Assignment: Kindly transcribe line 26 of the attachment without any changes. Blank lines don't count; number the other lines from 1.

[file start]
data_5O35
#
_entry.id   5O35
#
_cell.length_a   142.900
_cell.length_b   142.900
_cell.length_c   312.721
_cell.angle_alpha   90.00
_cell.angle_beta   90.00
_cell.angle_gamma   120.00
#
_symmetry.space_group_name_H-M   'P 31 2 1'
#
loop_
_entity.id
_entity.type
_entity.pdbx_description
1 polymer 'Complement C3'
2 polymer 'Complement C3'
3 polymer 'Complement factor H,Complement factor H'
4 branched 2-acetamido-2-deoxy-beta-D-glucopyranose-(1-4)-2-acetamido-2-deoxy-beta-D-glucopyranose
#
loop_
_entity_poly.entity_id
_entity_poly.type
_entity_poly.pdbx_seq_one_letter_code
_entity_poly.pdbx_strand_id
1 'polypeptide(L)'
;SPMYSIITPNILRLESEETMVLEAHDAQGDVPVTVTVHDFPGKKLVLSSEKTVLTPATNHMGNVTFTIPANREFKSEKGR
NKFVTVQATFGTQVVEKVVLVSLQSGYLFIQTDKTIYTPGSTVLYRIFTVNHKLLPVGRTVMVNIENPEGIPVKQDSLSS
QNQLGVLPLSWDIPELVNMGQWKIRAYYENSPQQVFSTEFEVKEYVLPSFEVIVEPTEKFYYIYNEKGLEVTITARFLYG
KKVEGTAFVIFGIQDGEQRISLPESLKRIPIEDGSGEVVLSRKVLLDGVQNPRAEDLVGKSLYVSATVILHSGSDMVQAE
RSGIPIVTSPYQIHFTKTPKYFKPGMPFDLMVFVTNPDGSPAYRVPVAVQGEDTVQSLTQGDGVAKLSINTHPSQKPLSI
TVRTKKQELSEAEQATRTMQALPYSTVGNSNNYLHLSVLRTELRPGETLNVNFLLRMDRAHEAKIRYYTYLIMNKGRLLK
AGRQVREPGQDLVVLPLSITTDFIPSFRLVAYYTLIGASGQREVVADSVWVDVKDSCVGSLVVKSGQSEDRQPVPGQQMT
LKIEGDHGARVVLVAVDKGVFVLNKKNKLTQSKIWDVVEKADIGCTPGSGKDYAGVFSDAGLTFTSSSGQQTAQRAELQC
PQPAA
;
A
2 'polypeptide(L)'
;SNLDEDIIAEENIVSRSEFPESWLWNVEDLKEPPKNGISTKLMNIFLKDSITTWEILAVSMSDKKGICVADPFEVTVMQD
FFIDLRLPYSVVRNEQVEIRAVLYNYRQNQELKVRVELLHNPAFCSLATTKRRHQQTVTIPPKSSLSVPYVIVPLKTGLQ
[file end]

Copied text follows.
_entity_poly.pdbx_seq_one_letter_code